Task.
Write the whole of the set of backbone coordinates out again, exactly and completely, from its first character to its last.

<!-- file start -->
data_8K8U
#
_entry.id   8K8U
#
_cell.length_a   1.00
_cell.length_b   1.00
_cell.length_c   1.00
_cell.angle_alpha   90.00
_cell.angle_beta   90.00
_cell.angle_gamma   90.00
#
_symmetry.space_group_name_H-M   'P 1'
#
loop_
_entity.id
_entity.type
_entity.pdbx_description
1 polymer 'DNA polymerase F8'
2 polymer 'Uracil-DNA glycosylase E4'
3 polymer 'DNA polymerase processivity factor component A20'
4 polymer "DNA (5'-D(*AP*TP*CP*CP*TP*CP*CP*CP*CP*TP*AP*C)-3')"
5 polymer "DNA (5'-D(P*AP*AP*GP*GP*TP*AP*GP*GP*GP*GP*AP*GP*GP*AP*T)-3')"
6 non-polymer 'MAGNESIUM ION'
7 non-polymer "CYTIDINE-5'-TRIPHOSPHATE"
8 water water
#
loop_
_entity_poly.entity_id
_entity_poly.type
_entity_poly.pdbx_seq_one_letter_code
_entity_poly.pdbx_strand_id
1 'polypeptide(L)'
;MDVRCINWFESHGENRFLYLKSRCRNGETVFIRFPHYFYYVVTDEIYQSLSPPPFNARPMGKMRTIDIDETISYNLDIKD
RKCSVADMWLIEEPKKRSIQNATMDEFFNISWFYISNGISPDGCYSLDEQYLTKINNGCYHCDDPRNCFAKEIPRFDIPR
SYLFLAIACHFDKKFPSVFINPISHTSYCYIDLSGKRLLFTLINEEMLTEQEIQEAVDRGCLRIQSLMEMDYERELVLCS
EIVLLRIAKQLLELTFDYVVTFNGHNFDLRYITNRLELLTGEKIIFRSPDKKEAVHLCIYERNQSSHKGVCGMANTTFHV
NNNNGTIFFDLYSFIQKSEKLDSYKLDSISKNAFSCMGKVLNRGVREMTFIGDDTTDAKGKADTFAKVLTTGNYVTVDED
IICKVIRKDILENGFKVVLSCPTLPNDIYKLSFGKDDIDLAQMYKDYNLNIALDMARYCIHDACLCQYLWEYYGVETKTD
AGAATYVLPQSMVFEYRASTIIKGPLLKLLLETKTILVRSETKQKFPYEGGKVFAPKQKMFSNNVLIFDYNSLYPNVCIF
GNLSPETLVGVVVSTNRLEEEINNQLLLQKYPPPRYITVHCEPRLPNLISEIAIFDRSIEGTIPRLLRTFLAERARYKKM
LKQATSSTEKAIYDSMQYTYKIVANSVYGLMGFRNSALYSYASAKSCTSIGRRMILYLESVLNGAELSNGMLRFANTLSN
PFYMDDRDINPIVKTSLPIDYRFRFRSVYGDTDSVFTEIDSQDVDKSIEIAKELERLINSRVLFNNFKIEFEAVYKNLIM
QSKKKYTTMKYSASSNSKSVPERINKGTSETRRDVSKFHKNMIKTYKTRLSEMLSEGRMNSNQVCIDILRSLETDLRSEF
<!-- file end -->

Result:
data_8K8U
#
_entry.id   8K8U
#
_cell.length_a   1.00
_cell.length_b   1.00
_cell.length_c   1.00
_cell.angle_alpha   90.00
_cell.angle_beta   90.00
_cell.angle_gamma   90.00
#
_symmetry.space_group_name_H-M   'P 1'
#
loop_
_entity.id
_entity.type
_entity.pdbx_description
1 polymer 'DNA polymerase F8'
2 polymer 'Uracil-DNA glycosylase E4'
3 polymer 'DNA polymerase processivity factor component A20'
4 polymer "DNA (5'-D(*AP*TP*CP*CP*TP*CP*CP*CP*CP*TP*AP*C)-3')"
5 polymer "DNA (5'-D(P*AP*AP*GP*GP*TP*AP*GP*GP*GP*GP*AP*GP*GP*AP*T)-3')"
6 non-polymer 'MAGNESIUM ION'
7 non-polymer "CYTIDINE-5'-TRIPHOSPHATE"
8 water water
#
loop_
_entity_poly.entity_id
_entity_poly.type
_entity_poly.pdbx_seq_one_letter_code
_entity_poly.pdbx_strand_id
1 'polypeptide(L)'
;MDVRCINWFESHGENRFLYLKSRCRNGETVFIRFPHYFYYVVTDEIYQSLSPPPFNARPMGKMRTIDIDETISYNLDIKD
RKCSVADMWLIEEPKKRSIQNATMDEFFNISWFYISNGISPDGCYSLDEQYLTKINNGCYHCDDPRNCFAKEIPRFDIPR
SYLFLAIACHFDKKFPSVFINPISHTSYCYIDLSGKRLLFTLINEEMLTEQEIQEAVDRGCLRIQSLMEMDYERELVLCS
EIVLLRIAKQLLELTFDYVVTFNGHNFDLRYITNRLELLTGEKIIFRSPDKKEAVHLCIYERNQSSHKGVCGMANTTFHV
NNNNGTIFFDLYSFIQKSEKLDSYKLDSISKNAFSCMGKVLNRGVREMTFIGDDTTDAKGKADTFAKVLTTGNYVTVDED
IICKVIRKDILENGFKVVLSCPTLPNDIYKLSFGKDDIDLAQMYKDYNLNIALDMARYCIHDACLCQYLWEYYGVETKTD
AGAATYVLPQSMVFEYRASTIIKGPLLKLLLETKTILVRSETKQKFPYEGGKVFAPKQKMFSNNVLIFDYNSLYPNVCIF
GNLSPETLVGVVVSTNRLEEEINNQLLLQKYPPPRYITVHCEPRLPNLISEIAIFDRSIEGTIPRLLRTFLAERARYKKM
LKQATSSTEKAIYDSMQYTYKIVANSVYGLMGFRNSALYSYASAKSCTSIGRRMILYLESVLNGAELSNGMLRFANTLSN
PFYMDDRDINPIVKTSLPIDYRFRFRSVYGDTDSVFTEIDSQDVDKSIEIAKELERLINSRVLFNNFKIEFEAVYKNLIM
QSKKKYTTMKYSASSNSKSVPERINKGTSETRRDVSKFHKNMIKTYKTRLSEMLSEGRMNSNQVCIDILRSLETDLRSEF